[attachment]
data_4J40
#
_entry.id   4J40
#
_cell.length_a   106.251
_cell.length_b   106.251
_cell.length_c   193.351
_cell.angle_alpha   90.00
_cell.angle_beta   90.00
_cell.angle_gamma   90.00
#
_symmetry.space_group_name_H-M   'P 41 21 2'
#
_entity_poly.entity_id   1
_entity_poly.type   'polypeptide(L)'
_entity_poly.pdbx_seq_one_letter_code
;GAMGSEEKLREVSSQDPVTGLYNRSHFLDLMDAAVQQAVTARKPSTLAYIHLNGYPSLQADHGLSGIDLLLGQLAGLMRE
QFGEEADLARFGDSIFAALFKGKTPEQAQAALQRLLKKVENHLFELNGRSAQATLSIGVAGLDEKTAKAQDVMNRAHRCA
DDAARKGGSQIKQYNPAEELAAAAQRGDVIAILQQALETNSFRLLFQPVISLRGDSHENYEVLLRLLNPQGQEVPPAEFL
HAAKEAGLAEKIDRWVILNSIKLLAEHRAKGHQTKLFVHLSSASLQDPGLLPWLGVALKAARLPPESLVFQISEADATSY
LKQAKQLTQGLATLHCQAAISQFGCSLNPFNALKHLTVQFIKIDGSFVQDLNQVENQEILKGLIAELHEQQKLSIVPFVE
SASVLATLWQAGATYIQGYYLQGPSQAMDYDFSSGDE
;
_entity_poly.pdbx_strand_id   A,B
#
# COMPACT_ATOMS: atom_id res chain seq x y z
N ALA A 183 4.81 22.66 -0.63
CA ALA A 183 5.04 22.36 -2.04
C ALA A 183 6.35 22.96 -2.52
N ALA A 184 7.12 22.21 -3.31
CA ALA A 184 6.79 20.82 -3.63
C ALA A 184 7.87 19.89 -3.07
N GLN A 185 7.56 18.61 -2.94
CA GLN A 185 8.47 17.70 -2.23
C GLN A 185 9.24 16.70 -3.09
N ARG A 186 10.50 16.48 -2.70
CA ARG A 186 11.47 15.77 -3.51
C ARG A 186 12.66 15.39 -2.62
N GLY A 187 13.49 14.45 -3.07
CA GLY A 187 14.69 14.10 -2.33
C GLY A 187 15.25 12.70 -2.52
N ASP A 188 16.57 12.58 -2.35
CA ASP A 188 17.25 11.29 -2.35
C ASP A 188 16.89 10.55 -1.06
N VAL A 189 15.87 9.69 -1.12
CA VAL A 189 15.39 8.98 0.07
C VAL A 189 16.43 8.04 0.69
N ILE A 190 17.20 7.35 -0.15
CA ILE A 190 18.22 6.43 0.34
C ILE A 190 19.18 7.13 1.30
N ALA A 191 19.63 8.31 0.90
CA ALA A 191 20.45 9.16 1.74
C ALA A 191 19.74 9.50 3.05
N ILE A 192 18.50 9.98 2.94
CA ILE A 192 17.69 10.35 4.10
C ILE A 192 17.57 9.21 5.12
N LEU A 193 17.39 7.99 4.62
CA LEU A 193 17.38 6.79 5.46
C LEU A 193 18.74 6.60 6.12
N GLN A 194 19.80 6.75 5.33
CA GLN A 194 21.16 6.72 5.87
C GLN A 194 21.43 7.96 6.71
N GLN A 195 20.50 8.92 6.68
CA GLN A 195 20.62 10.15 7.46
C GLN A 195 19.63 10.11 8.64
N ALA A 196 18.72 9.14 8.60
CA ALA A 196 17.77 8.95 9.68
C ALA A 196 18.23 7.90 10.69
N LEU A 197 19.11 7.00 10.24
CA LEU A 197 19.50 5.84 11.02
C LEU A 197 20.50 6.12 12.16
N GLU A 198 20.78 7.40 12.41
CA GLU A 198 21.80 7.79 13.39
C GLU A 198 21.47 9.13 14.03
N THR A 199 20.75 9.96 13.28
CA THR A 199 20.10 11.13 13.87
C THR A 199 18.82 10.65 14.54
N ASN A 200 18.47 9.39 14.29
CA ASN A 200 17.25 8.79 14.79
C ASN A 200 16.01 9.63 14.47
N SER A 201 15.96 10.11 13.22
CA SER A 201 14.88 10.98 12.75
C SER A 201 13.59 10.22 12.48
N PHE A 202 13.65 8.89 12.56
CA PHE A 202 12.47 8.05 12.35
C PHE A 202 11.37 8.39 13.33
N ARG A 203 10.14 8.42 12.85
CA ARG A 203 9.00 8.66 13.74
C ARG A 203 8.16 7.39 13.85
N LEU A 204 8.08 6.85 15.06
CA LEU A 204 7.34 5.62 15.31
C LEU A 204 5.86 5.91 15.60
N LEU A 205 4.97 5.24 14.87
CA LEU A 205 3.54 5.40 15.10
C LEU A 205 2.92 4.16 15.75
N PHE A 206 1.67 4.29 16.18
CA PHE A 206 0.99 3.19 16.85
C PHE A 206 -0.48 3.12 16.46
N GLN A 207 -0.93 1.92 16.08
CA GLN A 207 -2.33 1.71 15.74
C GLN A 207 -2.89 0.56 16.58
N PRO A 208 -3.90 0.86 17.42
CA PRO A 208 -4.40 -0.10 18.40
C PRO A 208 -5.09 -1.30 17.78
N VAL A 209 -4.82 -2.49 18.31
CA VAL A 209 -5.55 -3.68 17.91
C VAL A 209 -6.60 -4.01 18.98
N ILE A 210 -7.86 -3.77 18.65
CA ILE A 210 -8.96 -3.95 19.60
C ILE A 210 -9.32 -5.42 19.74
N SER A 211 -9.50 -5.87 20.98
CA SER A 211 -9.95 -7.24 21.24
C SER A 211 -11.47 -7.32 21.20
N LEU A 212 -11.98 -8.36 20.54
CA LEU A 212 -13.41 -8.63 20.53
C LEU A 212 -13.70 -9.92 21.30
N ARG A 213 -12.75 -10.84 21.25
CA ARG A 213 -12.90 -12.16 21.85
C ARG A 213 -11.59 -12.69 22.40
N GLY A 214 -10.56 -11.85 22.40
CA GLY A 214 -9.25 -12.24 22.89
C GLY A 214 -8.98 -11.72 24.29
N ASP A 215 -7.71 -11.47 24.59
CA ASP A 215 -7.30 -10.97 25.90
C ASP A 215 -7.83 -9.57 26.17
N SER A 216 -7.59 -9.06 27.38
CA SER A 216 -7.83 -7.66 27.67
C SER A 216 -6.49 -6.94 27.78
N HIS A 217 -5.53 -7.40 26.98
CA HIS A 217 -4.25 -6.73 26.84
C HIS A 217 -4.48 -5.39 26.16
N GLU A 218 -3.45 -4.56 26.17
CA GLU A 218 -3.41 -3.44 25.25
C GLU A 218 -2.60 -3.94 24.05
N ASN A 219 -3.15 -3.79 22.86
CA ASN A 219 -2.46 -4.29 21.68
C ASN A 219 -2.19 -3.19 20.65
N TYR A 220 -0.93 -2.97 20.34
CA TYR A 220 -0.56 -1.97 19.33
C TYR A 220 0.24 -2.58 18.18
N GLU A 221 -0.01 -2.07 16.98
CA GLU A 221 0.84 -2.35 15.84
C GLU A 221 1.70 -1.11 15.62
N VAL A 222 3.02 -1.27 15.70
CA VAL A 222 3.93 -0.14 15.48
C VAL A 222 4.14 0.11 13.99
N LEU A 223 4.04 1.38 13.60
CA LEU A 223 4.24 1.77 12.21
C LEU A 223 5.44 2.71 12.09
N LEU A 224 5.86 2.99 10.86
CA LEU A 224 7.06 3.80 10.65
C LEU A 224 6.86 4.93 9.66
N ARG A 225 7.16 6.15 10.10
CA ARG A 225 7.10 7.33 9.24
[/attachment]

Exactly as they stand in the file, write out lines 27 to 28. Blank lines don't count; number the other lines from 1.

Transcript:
N ALA A 183 4.81 22.66 -0.63
CA ALA A 183 5.04 22.36 -2.04